Computational Intelligence is the new(ish) approach to Artificial Intelligence, roughly distinguished by its sub-symbolic, bottom-up character and the use of nature-inspired computational methods. The greater context in which we position our research is that of the increasing number of connected information processing devices in our lives and the related 'trends' regarding, for instance, ambient intelligence, robotics, the internet of things, quantified self, etc.
We expect that the next wave of artificial intelligence will be collective intelligence, based on heterogeneous groups of many connected units. Furthermore, we envision two features becoming essential: adaptivity and autonomy.
We are especially interested in the combination of collectivity, adaptivity, and autonomy. Systems in the intersection of these areas include (future versions of) swarm robotic systems, smart grids, distributed sensor networks, eHealth systems with interactive sensing devices, ambient assisted living, and smart vehicles.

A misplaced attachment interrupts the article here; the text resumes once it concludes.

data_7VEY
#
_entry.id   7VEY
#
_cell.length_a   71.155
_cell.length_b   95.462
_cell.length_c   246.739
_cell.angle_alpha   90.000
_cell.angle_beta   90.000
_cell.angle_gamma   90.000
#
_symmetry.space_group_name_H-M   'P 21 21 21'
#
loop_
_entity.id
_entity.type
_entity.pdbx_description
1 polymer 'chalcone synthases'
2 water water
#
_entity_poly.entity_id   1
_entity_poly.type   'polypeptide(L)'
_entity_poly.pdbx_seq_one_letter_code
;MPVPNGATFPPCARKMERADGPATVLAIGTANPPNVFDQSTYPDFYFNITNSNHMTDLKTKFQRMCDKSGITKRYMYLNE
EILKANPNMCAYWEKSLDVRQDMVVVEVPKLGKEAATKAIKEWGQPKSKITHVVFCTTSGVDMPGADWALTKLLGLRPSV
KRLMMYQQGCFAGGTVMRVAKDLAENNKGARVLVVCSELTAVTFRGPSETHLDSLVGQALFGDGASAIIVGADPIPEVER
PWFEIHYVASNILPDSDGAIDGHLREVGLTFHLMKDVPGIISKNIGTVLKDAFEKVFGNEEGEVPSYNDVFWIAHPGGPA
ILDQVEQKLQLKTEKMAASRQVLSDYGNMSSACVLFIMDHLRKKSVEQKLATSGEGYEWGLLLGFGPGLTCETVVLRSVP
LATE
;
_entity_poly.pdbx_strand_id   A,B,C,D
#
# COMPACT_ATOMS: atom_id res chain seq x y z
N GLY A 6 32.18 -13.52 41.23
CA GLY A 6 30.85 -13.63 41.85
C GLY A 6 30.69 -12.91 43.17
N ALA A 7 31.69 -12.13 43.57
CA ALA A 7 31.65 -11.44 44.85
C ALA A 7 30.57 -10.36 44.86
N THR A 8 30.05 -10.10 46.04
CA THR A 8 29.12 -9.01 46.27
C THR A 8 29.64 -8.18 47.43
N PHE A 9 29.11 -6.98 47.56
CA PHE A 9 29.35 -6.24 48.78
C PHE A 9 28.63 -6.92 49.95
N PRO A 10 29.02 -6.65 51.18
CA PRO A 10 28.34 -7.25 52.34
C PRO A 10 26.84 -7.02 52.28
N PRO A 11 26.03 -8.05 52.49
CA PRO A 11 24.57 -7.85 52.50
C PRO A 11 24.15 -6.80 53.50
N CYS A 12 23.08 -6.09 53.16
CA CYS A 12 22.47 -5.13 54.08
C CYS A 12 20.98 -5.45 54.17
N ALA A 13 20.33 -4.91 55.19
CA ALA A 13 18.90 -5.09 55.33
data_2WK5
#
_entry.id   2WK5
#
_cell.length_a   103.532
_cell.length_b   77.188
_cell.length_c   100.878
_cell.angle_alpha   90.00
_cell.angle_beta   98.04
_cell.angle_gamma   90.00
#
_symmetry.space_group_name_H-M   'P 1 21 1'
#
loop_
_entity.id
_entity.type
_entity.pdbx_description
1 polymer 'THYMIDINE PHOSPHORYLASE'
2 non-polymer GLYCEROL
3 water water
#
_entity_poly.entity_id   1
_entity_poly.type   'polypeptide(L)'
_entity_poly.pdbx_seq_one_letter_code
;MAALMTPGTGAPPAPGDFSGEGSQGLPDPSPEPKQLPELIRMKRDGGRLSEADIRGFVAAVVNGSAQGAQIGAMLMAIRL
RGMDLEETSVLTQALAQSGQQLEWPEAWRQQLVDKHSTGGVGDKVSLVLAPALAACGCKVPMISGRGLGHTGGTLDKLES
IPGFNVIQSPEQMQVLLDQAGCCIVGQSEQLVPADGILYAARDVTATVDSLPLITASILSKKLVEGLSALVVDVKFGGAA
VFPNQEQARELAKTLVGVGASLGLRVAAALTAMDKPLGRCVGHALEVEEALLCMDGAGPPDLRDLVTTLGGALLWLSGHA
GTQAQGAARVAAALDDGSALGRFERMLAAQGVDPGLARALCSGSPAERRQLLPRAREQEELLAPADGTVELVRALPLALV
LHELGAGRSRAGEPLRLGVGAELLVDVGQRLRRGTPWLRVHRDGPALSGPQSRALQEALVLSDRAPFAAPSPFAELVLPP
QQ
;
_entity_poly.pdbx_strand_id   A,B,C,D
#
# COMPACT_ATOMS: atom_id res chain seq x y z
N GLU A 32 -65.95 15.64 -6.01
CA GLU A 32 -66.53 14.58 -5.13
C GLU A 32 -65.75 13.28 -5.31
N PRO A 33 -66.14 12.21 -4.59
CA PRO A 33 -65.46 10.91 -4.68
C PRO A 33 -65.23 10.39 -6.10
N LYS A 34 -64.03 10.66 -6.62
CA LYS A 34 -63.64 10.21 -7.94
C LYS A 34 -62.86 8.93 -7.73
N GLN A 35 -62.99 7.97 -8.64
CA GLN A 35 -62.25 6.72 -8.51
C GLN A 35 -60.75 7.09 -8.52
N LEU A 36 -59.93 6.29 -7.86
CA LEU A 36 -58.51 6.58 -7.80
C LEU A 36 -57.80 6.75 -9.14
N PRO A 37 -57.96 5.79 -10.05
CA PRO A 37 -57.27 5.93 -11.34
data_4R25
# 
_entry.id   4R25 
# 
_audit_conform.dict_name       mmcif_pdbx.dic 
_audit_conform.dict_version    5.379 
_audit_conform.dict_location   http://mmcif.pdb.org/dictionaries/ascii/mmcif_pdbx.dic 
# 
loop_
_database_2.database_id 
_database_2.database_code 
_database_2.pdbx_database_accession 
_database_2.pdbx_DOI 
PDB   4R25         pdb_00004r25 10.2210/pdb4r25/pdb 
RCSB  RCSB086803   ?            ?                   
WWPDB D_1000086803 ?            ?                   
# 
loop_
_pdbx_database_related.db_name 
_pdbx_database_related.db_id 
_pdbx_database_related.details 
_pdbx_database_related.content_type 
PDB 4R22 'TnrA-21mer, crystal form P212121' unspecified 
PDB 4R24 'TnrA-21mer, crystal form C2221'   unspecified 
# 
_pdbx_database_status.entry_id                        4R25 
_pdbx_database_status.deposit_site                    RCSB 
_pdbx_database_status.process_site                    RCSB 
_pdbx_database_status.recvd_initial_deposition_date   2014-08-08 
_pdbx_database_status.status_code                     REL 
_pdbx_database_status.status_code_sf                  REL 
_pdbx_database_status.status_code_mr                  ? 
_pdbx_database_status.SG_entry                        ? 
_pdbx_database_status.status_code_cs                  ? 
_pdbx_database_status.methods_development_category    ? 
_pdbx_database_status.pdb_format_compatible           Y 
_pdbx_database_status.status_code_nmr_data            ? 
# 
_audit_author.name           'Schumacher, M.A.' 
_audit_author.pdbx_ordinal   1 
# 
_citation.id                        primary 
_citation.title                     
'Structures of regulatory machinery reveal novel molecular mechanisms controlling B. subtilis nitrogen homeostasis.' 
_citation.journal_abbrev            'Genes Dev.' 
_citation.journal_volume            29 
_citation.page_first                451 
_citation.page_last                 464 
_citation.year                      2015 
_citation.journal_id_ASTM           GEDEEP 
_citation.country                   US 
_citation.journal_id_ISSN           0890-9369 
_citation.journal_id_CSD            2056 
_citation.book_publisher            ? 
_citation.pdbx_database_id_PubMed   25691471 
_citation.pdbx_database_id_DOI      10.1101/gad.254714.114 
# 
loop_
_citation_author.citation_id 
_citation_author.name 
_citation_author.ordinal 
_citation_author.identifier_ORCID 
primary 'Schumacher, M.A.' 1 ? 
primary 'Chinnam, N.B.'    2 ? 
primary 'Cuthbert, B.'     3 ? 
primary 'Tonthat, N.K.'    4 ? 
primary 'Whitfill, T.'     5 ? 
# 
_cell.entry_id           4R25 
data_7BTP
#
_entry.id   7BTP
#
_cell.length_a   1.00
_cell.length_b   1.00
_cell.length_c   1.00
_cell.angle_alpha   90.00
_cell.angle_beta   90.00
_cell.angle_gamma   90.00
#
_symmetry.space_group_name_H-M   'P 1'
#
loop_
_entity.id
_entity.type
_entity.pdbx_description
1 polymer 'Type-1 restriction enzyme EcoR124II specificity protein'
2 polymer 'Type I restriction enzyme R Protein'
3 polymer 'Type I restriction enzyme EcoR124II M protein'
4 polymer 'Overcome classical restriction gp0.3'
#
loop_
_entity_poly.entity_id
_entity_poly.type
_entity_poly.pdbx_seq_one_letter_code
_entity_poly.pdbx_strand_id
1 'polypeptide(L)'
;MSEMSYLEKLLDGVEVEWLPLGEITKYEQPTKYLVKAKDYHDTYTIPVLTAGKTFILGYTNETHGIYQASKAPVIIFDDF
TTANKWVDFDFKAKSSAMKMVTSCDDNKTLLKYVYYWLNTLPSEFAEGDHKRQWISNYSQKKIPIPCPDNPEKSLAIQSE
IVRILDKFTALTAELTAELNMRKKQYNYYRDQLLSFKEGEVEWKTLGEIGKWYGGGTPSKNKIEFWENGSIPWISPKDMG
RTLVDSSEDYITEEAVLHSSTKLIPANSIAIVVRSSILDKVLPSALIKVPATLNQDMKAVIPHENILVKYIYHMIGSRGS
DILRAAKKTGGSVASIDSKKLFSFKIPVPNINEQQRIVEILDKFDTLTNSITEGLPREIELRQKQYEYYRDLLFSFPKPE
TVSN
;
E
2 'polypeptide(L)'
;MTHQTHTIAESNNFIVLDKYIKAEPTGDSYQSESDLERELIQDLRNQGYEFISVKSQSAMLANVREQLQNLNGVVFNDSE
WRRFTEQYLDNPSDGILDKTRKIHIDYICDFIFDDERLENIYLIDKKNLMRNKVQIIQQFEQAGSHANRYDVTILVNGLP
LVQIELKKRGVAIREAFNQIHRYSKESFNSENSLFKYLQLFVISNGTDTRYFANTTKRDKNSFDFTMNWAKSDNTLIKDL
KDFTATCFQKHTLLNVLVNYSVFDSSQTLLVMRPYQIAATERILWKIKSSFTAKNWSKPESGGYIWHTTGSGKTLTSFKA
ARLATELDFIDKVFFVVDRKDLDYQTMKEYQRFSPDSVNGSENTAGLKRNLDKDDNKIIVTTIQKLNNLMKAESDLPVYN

We perceive adaptivity as the Grand Challenge in collective intelligent systems of the future because these systems must be equipped for scenarios where the operational circumstances are:
- not fully known in advance,
- so complex that behavioural rules cannot be designed & coded by traditional analytical means.
Our research is focused on algorithmic aspects. In particular, we work in evolutionary computing and machine learning, addressing fundamental issues as well as applications in optimization, data mining, artificial life, robotics, and art. The strategic research threads of the group are:
- parameter setting in evolutionary algorithms
- embodied evolution in (simulated) robot swarms,
- collective adaptation in hybrid populations (humans, smart devices, robots)